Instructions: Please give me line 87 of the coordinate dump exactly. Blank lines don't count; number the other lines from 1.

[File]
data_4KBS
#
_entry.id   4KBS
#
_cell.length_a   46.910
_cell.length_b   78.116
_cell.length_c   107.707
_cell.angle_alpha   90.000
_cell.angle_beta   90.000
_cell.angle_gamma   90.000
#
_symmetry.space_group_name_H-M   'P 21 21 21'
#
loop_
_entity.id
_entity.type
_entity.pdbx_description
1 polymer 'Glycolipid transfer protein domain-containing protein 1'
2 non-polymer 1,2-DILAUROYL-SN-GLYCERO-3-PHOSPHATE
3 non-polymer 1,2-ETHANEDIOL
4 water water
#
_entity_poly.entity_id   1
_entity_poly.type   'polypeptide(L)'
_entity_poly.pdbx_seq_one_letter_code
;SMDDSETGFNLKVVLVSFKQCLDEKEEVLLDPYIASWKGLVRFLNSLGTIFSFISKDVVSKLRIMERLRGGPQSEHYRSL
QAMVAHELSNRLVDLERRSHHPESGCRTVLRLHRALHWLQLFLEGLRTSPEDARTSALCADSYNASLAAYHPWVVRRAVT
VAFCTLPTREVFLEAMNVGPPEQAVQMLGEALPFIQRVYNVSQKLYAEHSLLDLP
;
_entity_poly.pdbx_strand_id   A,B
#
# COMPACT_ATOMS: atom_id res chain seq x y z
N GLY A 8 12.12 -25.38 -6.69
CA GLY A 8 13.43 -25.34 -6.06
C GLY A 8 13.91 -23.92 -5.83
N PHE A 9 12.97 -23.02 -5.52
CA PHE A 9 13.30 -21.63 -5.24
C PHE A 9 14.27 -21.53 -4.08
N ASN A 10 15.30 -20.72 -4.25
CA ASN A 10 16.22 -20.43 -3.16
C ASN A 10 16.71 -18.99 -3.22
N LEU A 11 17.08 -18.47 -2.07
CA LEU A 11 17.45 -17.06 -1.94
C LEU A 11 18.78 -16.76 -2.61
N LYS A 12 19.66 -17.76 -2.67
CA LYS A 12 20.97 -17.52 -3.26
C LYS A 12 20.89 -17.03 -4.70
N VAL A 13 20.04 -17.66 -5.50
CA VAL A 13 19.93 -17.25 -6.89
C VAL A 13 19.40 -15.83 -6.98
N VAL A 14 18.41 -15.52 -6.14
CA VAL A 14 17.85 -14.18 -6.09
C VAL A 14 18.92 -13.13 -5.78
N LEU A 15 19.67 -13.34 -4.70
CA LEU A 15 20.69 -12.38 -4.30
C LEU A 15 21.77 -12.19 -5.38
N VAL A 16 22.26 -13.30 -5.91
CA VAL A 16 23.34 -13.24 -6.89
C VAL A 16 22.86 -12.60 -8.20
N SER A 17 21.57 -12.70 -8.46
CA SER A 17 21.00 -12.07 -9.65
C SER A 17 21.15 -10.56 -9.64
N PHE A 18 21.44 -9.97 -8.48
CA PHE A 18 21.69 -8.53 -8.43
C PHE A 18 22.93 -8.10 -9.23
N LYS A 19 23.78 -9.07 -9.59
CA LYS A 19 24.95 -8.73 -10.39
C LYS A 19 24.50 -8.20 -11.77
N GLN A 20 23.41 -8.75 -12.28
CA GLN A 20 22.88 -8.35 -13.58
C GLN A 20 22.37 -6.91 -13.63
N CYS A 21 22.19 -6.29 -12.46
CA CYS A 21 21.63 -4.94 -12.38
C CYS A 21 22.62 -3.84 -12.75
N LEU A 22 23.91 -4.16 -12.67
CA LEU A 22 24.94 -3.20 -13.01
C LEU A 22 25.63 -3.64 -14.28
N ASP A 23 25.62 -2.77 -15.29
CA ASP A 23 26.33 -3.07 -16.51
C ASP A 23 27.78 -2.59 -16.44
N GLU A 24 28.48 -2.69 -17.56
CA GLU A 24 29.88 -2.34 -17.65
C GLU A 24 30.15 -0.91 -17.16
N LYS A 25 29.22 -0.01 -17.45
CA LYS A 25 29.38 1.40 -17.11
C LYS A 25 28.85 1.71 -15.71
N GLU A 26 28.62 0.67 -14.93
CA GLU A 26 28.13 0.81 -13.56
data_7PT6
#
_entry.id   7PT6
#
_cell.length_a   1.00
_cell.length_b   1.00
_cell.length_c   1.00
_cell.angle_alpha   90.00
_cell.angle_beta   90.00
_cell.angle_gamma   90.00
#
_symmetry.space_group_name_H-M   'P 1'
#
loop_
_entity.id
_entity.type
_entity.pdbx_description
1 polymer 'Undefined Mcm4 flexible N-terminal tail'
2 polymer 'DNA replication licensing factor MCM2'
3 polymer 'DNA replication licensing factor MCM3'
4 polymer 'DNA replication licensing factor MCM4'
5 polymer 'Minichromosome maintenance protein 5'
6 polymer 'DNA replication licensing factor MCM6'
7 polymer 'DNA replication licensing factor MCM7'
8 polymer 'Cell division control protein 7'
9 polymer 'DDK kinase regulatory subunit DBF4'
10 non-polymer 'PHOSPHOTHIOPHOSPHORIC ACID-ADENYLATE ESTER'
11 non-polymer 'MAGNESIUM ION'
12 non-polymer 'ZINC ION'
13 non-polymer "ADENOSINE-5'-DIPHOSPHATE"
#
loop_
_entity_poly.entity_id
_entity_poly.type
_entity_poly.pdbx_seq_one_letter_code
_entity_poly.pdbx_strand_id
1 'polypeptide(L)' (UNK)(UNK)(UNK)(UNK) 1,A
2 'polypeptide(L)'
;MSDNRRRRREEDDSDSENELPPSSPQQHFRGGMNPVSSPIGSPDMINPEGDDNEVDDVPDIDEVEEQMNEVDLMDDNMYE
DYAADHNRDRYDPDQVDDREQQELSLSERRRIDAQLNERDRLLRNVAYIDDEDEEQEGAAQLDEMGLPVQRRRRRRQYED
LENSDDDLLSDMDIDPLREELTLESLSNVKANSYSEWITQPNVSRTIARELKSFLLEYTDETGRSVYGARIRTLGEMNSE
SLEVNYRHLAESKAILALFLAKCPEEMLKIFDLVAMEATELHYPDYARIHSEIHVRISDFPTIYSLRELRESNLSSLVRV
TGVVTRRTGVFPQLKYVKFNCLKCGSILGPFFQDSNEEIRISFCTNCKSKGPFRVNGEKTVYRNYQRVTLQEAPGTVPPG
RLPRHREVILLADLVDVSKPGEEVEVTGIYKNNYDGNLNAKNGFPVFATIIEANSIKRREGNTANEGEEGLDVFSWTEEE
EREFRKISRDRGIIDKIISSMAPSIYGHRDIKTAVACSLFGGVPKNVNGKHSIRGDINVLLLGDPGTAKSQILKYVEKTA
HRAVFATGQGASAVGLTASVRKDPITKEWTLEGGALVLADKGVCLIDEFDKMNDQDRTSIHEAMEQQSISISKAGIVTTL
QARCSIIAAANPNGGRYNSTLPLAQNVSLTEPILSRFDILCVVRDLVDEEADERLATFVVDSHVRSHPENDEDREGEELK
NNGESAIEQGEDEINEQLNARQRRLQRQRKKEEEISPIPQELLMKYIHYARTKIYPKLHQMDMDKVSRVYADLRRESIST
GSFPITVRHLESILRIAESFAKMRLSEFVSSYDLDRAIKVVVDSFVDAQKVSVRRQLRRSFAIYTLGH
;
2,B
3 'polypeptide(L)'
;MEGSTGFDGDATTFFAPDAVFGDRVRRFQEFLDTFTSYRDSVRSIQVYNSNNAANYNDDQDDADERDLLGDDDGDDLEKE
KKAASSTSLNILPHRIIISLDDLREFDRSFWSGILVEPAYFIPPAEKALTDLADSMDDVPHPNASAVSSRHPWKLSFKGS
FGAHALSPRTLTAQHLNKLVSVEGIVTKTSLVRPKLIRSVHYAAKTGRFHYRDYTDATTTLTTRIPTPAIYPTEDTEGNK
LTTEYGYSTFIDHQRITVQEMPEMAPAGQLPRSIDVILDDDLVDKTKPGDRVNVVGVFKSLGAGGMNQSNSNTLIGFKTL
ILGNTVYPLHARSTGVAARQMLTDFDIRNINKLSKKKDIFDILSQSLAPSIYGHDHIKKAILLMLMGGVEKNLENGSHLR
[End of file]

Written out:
N GLU A 26 28.62 0.67 -14.93